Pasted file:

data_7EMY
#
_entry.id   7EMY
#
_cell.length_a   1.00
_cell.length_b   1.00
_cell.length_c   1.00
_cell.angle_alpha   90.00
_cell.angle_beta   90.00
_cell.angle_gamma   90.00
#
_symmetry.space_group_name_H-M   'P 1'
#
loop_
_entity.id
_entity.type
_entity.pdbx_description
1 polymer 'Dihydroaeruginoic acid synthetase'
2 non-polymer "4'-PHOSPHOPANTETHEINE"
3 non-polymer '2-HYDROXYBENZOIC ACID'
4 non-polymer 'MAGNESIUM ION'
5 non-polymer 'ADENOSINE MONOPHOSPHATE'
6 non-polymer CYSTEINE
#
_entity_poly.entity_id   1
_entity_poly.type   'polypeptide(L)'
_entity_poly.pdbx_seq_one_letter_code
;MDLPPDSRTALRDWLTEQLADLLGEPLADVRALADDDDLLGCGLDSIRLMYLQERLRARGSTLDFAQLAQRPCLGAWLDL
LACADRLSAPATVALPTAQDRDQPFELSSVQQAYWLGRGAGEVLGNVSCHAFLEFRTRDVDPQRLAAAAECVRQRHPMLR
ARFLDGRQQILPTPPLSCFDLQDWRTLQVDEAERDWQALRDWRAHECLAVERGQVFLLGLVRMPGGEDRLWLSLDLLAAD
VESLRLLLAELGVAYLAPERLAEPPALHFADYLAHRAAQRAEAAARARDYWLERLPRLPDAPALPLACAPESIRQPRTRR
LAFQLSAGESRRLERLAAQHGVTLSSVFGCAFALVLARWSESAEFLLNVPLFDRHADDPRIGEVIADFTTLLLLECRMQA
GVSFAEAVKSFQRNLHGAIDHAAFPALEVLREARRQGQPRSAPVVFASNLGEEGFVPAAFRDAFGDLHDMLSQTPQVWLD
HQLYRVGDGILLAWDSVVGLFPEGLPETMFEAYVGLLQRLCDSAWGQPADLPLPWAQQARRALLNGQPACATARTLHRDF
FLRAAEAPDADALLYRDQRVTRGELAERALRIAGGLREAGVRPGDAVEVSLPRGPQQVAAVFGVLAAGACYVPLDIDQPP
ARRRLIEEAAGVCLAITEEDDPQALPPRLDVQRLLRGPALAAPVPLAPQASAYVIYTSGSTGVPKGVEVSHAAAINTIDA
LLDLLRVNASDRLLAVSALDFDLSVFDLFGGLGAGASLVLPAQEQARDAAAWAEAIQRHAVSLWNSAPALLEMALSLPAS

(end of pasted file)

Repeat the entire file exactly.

data_7EMY
#
_entry.id   7EMY
#
_cell.length_a   1.00
_cell.length_b   1.00
_cell.length_c   1.00
_cell.angle_alpha   90.00
_cell.angle_beta   90.00
_cell.angle_gamma   90.00
#
_symmetry.space_group_name_H-M   'P 1'
#
loop_
_entity.id
_entity.type
_entity.pdbx_description
1 polymer 'Dihydroaeruginoic acid synthetase'
2 non-polymer "4'-PHOSPHOPANTETHEINE"
3 non-polymer '2-HYDROXYBENZOIC ACID'
4 non-polymer 'MAGNESIUM ION'
5 non-polymer 'ADENOSINE MONOPHOSPHATE'
6 non-polymer CYSTEINE
#
_entity_poly.entity_id   1
_entity_poly.type   'polypeptide(L)'
_entity_poly.pdbx_seq_one_letter_code
;MDLPPDSRTALRDWLTEQLADLLGEPLADVRALADDDDLLGCGLDSIRLMYLQERLRARGSTLDFAQLAQRPCLGAWLDL
LACADRLSAPATVALPTAQDRDQPFELSSVQQAYWLGRGAGEVLGNVSCHAFLEFRTRDVDPQRLAAAAECVRQRHPMLR
ARFLDGRQQILPTPPLSCFDLQDWRTLQVDEAERDWQALRDWRAHECLAVERGQVFLLGLVRMPGGEDRLWLSLDLLAAD
VESLRLLLAELGVAYLAPERLAEPPALHFADYLAHRAAQRAEAAARARDYWLERLPRLPDAPALPLACAPESIRQPRTRR
LAFQLSAGESRRLERLAAQHGVTLSSVFGCAFALVLARWSESAEFLLNVPLFDRHADDPRIGEVIADFTTLLLLECRMQA
GVSFAEAVKSFQRNLHGAIDHAAFPALEVLREARRQGQPRSAPVVFASNLGEEGFVPAAFRDAFGDLHDMLSQTPQVWLD
HQLYRVGDGILLAWDSVVGLFPEGLPETMFEAYVGLLQRLCDSAWGQPADLPLPWAQQARRALLNGQPACATARTLHRDF
FLRAAEAPDADALLYRDQRVTRGELAERALRIAGGLREAGVRPGDAVEVSLPRGPQQVAAVFGVLAAGACYVPLDIDQPP
ARRRLIEEAAGVCLAITEEDDPQALPPRLDVQRLLRGPALAAPVPLAPQASAYVIYTSGSTGVPKGVEVSHAAAINTIDA
LLDLLRVNASDRLLAVSALDFDLSVFDLFGGLGAGASLVLPAQEQARDAAAWAEAIQRHAVSLWNSAPALLEMALSLPAS